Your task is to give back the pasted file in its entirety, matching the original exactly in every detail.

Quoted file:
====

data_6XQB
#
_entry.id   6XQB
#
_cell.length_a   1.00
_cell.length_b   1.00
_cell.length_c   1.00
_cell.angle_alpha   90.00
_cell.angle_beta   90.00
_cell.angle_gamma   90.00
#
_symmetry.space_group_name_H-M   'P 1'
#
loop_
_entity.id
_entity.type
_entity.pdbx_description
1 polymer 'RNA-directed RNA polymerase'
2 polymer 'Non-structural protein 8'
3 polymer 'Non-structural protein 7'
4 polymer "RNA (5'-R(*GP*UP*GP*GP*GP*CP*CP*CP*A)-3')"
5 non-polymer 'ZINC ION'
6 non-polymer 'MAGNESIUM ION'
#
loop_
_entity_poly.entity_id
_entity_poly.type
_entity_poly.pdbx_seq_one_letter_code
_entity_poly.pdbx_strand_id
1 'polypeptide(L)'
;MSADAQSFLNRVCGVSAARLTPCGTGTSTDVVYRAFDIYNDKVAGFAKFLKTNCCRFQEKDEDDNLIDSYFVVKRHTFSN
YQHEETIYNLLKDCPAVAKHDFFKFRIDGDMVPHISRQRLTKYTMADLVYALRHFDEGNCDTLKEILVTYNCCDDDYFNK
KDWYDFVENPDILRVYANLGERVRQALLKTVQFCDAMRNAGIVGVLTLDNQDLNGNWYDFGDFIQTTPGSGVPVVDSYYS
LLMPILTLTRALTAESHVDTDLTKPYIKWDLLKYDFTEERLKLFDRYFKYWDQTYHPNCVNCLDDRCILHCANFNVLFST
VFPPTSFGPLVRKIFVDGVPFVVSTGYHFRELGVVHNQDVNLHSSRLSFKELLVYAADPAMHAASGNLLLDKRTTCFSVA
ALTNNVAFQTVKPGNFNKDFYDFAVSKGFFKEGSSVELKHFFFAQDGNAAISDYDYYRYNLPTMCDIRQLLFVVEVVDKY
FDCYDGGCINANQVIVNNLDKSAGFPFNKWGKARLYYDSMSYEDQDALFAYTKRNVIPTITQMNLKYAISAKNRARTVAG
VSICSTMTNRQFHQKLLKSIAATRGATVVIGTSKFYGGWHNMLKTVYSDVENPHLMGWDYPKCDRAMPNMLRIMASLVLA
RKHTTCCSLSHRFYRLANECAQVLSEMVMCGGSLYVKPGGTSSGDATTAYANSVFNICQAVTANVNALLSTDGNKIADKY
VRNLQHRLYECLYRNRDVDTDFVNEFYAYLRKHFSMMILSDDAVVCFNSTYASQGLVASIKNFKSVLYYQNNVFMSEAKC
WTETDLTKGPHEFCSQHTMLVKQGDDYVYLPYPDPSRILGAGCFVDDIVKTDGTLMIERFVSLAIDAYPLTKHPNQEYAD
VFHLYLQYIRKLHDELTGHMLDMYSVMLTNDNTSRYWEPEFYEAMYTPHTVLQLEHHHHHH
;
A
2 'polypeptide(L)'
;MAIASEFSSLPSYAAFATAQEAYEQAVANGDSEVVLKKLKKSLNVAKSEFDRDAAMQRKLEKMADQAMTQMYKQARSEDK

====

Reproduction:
data_6XQB
#
_entry.id   6XQB
#
_cell.length_a   1.00
_cell.length_b   1.00
_cell.length_c   1.00
_cell.angle_alpha   90.00
_cell.angle_beta   90.00
_cell.angle_gamma   90.00
#
_symmetry.space_group_name_H-M   'P 1'
#
loop_
_entity.id
_entity.type
_entity.pdbx_description
1 polymer 'RNA-directed RNA polymerase'
2 polymer 'Non-structural protein 8'
3 polymer 'Non-structural protein 7'
4 polymer "RNA (5'-R(*GP*UP*GP*GP*GP*CP*CP*CP*A)-3')"
5 non-polymer 'ZINC ION'
6 non-polymer 'MAGNESIUM ION'
#
loop_
_entity_poly.entity_id
_entity_poly.type
_entity_poly.pdbx_seq_one_letter_code
_entity_poly.pdbx_strand_id
1 'polypeptide(L)'
;MSADAQSFLNRVCGVSAARLTPCGTGTSTDVVYRAFDIYNDKVAGFAKFLKTNCCRFQEKDEDDNLIDSYFVVKRHTFSN
YQHEETIYNLLKDCPAVAKHDFFKFRIDGDMVPHISRQRLTKYTMADLVYALRHFDEGNCDTLKEILVTYNCCDDDYFNK
KDWYDFVENPDILRVYANLGERVRQALLKTVQFCDAMRNAGIVGVLTLDNQDLNGNWYDFGDFIQTTPGSGVPVVDSYYS
LLMPILTLTRALTAESHVDTDLTKPYIKWDLLKYDFTEERLKLFDRYFKYWDQTYHPNCVNCLDDRCILHCANFNVLFST
VFPPTSFGPLVRKIFVDGVPFVVSTGYHFRELGVVHNQDVNLHSSRLSFKELLVYAADPAMHAASGNLLLDKRTTCFSVA
ALTNNVAFQTVKPGNFNKDFYDFAVSKGFFKEGSSVELKHFFFAQDGNAAISDYDYYRYNLPTMCDIRQLLFVVEVVDKY
FDCYDGGCINANQVIVNNLDKSAGFPFNKWGKARLYYDSMSYEDQDALFAYTKRNVIPTITQMNLKYAISAKNRARTVAG
VSICSTMTNRQFHQKLLKSIAATRGATVVIGTSKFYGGWHNMLKTVYSDVENPHLMGWDYPKCDRAMPNMLRIMASLVLA
RKHTTCCSLSHRFYRLANECAQVLSEMVMCGGSLYVKPGGTSSGDATTAYANSVFNICQAVTANVNALLSTDGNKIADKY
VRNLQHRLYECLYRNRDVDTDFVNEFYAYLRKHFSMMILSDDAVVCFNSTYASQGLVASIKNFKSVLYYQNNVFMSEAKC
WTETDLTKGPHEFCSQHTMLVKQGDDYVYLPYPDPSRILGAGCFVDDIVKTDGTLMIERFVSLAIDAYPLTKHPNQEYAD
VFHLYLQYIRKLHDELTGHMLDMYSVMLTNDNTSRYWEPEFYEAMYTPHTVLQLEHHHHHH
;
A
2 'polypeptide(L)'
;MAIASEFSSLPSYAAFATAQEAYEQAVANGDSEVVLKKLKKSLNVAKSEFDRDAAMQRKLEKMADQAMTQMYKQARSEDK